Another day, another set of stuff on the grill. This time once again highlighted a few nice pieces of Steelhead from Central Market ... and a lime ... and some variety of veg. Badger doesn't much like getting wet (he's not a grey-skies and rain-lover like Mushroom is), so in the winter we don't grill quite as much, but in the spring, summer, and fall, it's probably every other meal we eat at home.
And we love us some Steelhead. Cheaper than all of the other local salmon options, and yet just as tasty on the grill ... this was more than a pound.
Once I pulled out all the bones and washed and dried it off, there it was, ready for whatever happened next. Usually we just get one fillet, but these pieces looked especially perfect in the case and I felt bad for them, so this is two pieces, kind of folded in on one another.
Ubiquitous lime squooze over said fish ...
Oh how we love our grindy-pepper. We have two pepper grinders that live here in the corner of the Airstream's galley, always awaiting action. When we were first dating, there was an awesome restaurant in Rockland, Maine (close to where we lived at the time) called Amalfi (not the big tourist one but the one that was there way before that on Main street; back when it was really something very special). Amalfi had Greek [or Turkish, you choose your proclivity] pepper grinders on every table. Badger was especially taken with them so Mushroom bought him one for her birthday—yes, she often buys Badger gifts during her own birthday month, but never a grill, that's his present to buy her. Sigh.
Ground pepper and truffle salt joined the bath, were mixed around, and spooned atop the fish multiple times while the vegetables were being prepped.
These mini bell peppers were on sale today at Central Market, so I bought a bag, knowing how good they would be on the grill. And, they were CHEAP! Here they are all washed up and ready for cutting.
The way I cut smaller kinds of peppers for the grill is super easy. First, slice off the very top, leaving as much pepper on the pepper side and as little as possible pepper on the stem side.
Then stick your trusy long, thin knife into the pepper and cut the pith/vien/septum/endocarp from the walls of the pepper. These particular ones really had only the two, but some varieties have more.
Then make a slice down one side from top to bottom and pull apart slightly. Grab what remains of the stem and gently pull out all the seeds and stem as well as the leggy bits.
Repeat however many times. I ended up with 17 peppers and a small pile of peppery compost.
Look at the legs on that thing ... fun with food.
And here we are with a pile of cored peppers.
Balsamic vinegar, black pepper, and sea salt got added and mixed about.
On to the carrots. Organic carrots often look for shite but they're especially tasty and probably won't kill you.
Have I mentioned how much I love my galley sink lately? I think it's one of the most luxurious things about the airstream. Just look at how deep she is ... and how shiny.
Carrots chopped and laid out in the bottom of my trusty pot.
Again, Central Market is awesome! They have prepped and washed dark leafy greenery in bulk. We eat a lot of it. I usually give it a pick-over, but that's because I am especially finicky.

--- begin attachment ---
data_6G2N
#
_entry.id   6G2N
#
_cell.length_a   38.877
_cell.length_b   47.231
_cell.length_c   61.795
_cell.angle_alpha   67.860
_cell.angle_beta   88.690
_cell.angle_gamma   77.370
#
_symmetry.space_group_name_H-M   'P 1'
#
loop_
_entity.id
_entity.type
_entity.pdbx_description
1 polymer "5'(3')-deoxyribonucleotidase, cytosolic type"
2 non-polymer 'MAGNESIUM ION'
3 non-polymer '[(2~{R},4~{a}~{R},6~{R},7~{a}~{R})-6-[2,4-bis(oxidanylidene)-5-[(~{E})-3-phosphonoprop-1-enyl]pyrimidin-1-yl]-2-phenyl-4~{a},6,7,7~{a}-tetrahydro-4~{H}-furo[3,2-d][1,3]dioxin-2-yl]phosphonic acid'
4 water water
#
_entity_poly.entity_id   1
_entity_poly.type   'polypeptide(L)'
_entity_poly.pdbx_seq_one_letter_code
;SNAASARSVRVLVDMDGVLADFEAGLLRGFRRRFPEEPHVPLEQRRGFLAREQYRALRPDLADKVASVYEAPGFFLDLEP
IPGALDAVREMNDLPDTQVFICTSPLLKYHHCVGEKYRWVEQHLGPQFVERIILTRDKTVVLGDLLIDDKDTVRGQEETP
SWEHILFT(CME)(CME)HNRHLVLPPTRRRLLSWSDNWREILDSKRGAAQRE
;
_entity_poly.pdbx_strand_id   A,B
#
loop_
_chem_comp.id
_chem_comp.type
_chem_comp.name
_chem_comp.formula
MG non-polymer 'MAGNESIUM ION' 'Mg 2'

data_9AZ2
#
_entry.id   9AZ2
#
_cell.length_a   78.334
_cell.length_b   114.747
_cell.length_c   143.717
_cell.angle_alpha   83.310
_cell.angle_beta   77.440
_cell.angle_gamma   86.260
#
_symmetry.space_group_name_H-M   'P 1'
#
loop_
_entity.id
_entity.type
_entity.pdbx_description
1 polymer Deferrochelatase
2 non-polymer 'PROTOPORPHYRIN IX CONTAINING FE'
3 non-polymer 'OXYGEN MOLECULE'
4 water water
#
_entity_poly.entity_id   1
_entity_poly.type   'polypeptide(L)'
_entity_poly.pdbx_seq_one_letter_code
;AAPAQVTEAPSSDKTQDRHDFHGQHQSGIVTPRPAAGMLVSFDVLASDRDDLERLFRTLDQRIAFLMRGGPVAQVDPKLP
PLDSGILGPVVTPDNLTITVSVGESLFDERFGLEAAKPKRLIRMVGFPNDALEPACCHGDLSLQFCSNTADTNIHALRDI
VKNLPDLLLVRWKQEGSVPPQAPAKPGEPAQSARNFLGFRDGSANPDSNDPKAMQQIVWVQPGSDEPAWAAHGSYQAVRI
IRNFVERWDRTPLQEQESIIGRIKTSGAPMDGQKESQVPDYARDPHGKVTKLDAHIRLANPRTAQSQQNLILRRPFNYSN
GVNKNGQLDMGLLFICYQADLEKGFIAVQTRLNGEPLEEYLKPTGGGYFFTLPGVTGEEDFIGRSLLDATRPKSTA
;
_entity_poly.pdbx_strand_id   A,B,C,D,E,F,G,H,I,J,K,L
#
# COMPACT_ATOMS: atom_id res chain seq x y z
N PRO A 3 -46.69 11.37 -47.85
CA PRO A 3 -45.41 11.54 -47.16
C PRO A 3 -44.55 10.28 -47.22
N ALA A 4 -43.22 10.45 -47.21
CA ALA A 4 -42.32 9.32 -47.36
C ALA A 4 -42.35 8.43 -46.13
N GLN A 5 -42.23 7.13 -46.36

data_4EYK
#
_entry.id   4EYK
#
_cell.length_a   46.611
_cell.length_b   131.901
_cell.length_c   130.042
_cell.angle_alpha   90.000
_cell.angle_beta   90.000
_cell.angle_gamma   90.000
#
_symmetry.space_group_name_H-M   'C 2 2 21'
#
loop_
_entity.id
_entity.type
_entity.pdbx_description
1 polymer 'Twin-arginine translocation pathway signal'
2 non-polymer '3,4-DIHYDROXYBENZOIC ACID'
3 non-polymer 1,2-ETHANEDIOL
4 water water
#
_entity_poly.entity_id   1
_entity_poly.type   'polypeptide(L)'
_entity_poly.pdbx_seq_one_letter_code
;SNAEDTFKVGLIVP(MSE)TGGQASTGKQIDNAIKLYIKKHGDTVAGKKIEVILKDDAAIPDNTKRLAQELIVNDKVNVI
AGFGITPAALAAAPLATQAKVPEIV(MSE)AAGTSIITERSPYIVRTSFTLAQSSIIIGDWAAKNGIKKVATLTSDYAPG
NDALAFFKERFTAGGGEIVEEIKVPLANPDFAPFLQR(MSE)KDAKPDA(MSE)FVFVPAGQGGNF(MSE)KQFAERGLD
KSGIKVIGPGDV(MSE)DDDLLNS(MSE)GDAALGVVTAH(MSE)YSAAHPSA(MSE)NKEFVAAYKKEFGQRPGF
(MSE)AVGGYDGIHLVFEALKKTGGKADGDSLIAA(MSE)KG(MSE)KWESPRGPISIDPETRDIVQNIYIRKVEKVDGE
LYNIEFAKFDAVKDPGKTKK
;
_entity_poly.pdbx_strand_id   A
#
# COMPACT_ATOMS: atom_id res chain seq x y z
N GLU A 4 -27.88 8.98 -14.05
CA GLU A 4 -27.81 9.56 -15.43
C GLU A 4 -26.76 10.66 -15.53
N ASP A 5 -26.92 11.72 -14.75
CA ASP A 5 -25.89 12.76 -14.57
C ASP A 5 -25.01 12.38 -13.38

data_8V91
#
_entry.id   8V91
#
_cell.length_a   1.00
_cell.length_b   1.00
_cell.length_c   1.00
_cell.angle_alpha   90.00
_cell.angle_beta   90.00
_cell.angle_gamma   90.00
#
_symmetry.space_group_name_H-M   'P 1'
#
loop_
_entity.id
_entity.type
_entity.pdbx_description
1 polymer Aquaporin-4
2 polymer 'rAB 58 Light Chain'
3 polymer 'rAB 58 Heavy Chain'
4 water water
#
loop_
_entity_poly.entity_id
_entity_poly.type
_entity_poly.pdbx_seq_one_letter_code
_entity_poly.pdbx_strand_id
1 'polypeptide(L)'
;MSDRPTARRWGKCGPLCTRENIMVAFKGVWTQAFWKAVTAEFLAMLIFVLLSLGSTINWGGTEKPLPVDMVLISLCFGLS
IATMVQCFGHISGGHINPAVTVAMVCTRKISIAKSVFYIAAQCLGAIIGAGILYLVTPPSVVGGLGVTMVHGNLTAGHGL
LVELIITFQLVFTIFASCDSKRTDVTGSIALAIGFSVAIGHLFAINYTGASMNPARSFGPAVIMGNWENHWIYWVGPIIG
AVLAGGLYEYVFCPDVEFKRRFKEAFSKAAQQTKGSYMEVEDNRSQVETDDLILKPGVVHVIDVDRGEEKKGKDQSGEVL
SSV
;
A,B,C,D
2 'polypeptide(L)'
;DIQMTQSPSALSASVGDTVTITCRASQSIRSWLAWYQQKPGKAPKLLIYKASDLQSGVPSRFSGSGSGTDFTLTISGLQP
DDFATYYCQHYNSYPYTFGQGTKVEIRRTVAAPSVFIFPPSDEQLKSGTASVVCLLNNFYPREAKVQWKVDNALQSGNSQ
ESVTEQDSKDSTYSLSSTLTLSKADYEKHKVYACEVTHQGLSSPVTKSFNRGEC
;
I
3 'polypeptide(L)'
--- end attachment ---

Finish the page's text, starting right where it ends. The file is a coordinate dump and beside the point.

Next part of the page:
Once inspecion is complete, the greenery goes into the pot, on top of the carrots, along with a cup of water or so. Put the cover on and wait until the grill is going before turning it on.
And one of our beloved red onions ... peeled and then sliced into thick rounds. I just add some olive oil to the separated slices and let them wait for the grill. Sometimes I add seasonings, but they really hold up on their own.
This is what dinner consisted of (plus some brown rice). Hey, I never mentioned the zucchini: three of them cut lengthwise and given a slight bath in olive oil (pictured below with the onions).
This is what went on the grill.
Badger came home just as I was finishing up the prep work. And although over the years and living situations he has now purchased me TWO grills as birthday presents, I rarely ever get to touch the blasted thing. It's HIS realm. So, on went everything.
Note the totally brilliant grill pan on the right; ours actually lives there full-time on the grill. It has lots of holes in the bottom so that the smaller vegetables can still face the fire, and they get cooked beautifully. I originally bought it to test out an idea for grilled Brussels sprouts (probably Badger's very favorite vegetable-type-thing) and that worked so perfectly that we tried a series other things, most of which worked very well. But once we started grilling red onions this way, that's almost always what gets put in there. So sweet and smokey ...
While we were out by the grill, I let the water in the bottom of the pot come to a boil and then I turned it off and just let everything steam until we were done outside. I find that if there is a layer of carrots or other hardy vegetable at the bottom, the greenery atop steams perfectly without getting overcooked.
I added a few spoonfuls of brown rice and plated it up. Delicious!
And this is what we had left over ... two breakfasts and a lunch for me (there's a layer of rice below all the fish and vegetables). Yup, I eat leftovers for breakfast, no doubt.